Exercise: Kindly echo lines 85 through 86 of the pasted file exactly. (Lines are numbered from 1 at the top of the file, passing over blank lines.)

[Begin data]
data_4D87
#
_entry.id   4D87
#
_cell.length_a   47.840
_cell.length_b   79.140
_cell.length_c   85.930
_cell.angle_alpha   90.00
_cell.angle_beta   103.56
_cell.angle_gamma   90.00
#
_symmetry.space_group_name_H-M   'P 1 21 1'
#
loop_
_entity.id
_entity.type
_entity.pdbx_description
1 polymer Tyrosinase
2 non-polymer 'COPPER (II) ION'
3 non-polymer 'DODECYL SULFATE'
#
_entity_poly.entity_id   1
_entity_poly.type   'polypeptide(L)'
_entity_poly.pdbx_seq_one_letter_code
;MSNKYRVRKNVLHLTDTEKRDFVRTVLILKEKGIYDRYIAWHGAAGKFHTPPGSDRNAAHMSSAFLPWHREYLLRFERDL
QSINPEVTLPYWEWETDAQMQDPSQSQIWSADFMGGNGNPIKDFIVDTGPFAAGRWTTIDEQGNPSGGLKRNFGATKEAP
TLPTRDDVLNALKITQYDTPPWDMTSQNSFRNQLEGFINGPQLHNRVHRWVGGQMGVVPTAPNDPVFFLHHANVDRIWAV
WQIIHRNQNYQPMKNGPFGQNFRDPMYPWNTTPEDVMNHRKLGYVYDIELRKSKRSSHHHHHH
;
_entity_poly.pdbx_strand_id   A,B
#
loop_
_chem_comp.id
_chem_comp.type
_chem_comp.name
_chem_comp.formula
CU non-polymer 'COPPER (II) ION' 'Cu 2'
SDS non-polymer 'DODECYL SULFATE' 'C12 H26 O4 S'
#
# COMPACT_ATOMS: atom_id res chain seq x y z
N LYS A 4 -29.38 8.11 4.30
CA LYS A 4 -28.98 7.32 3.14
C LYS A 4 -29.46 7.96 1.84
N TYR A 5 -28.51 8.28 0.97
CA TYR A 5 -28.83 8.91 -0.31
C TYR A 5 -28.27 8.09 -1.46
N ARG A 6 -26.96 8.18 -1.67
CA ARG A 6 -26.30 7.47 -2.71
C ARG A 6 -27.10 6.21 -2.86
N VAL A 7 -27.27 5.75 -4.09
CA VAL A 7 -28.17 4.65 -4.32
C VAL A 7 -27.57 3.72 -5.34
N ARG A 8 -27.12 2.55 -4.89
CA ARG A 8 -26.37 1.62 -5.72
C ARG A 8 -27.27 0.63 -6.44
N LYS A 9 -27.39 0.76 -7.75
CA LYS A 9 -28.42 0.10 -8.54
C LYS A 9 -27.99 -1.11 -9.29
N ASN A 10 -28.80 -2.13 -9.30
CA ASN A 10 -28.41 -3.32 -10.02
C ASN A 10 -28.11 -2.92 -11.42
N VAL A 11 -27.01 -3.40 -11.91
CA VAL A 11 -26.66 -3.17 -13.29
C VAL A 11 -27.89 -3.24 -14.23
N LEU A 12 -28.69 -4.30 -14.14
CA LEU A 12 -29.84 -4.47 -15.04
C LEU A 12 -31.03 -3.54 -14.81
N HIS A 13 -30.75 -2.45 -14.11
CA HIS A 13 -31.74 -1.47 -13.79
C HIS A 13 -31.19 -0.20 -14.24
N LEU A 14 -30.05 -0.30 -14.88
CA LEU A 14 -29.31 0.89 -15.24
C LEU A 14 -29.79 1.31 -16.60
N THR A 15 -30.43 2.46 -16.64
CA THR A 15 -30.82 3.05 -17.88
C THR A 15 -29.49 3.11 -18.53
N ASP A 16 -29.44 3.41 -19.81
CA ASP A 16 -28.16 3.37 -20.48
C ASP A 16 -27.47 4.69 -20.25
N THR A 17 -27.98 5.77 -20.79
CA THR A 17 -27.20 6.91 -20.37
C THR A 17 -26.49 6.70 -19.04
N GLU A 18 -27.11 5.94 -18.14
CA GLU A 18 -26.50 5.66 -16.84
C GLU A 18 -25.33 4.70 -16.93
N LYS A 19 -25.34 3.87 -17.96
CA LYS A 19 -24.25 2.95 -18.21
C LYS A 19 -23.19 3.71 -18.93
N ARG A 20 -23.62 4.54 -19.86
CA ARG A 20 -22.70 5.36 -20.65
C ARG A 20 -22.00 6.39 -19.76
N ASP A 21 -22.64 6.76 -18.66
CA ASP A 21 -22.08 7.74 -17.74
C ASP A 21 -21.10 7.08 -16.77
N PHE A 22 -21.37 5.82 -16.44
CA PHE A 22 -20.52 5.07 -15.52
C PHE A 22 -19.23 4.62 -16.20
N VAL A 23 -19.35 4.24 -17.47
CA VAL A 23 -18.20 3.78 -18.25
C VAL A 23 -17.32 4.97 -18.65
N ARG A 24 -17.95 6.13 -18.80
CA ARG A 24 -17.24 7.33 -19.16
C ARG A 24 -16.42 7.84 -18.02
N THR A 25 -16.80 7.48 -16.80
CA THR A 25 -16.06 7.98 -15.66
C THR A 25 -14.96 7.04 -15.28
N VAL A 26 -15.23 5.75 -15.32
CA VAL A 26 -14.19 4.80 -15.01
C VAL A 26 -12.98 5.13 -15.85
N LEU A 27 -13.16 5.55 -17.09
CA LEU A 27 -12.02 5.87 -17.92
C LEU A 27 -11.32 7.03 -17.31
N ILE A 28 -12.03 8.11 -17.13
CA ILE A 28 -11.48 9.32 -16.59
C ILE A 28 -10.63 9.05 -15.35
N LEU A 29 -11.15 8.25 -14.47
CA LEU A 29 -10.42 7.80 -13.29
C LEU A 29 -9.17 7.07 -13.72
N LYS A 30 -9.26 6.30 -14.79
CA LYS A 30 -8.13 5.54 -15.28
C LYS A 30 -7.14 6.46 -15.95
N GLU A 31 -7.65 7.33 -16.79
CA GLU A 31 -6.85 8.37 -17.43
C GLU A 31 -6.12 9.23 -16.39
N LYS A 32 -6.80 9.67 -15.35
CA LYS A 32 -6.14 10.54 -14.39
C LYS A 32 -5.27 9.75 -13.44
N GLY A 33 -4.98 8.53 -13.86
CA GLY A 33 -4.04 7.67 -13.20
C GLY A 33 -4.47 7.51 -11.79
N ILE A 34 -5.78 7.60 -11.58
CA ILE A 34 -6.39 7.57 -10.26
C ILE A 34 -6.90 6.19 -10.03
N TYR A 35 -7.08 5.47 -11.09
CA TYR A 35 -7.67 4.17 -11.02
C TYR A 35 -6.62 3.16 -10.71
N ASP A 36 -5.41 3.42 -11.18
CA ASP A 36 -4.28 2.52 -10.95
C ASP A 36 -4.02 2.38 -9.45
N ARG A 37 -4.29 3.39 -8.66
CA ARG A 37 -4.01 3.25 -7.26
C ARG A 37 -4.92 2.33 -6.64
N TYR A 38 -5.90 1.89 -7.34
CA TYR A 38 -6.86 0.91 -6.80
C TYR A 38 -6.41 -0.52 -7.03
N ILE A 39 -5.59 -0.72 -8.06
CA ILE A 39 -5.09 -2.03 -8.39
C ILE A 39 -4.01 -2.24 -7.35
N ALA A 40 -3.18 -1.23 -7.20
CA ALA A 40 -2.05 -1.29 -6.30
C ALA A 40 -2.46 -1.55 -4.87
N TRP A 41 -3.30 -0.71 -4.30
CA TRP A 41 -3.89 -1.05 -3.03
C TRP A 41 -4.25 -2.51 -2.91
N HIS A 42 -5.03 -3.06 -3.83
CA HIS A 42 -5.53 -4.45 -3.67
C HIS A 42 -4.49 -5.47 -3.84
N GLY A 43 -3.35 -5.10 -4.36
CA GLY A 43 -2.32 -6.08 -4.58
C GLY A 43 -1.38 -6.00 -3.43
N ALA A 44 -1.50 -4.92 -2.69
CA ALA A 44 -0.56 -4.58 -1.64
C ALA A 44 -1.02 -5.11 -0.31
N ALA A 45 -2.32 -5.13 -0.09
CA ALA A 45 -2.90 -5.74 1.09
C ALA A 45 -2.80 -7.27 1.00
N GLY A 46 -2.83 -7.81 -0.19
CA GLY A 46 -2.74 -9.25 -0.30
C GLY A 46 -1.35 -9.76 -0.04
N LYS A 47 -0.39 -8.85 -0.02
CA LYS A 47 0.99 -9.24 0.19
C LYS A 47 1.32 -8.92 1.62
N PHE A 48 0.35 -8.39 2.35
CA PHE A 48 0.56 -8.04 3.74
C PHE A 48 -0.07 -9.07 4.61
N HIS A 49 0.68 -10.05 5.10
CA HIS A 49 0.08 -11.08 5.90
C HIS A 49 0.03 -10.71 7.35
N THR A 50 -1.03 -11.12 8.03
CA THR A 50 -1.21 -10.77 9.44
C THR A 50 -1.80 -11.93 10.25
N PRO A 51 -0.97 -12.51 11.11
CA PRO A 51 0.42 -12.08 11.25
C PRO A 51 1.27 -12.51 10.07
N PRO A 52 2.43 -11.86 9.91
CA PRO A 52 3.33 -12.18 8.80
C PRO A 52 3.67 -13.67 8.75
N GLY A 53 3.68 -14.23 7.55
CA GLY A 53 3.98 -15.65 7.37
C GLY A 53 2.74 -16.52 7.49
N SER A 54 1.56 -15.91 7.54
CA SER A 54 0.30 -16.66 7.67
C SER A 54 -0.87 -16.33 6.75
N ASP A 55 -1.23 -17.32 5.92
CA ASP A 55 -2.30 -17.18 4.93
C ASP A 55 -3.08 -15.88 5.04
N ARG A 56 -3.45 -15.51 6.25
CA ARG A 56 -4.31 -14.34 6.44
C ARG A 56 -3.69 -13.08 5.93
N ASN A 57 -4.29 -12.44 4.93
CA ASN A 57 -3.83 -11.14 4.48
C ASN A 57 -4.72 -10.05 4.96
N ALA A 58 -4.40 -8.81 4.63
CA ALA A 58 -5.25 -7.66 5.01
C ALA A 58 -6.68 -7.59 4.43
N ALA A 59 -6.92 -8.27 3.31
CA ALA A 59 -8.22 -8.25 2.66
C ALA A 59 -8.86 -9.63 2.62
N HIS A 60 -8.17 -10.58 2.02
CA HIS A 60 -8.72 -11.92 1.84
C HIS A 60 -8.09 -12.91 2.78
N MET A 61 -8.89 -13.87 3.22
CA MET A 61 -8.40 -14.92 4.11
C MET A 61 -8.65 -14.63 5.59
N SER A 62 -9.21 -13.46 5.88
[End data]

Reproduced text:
C GLU A 18 -25.33 4.70 -16.93
N LYS A 19 -25.34 3.87 -17.96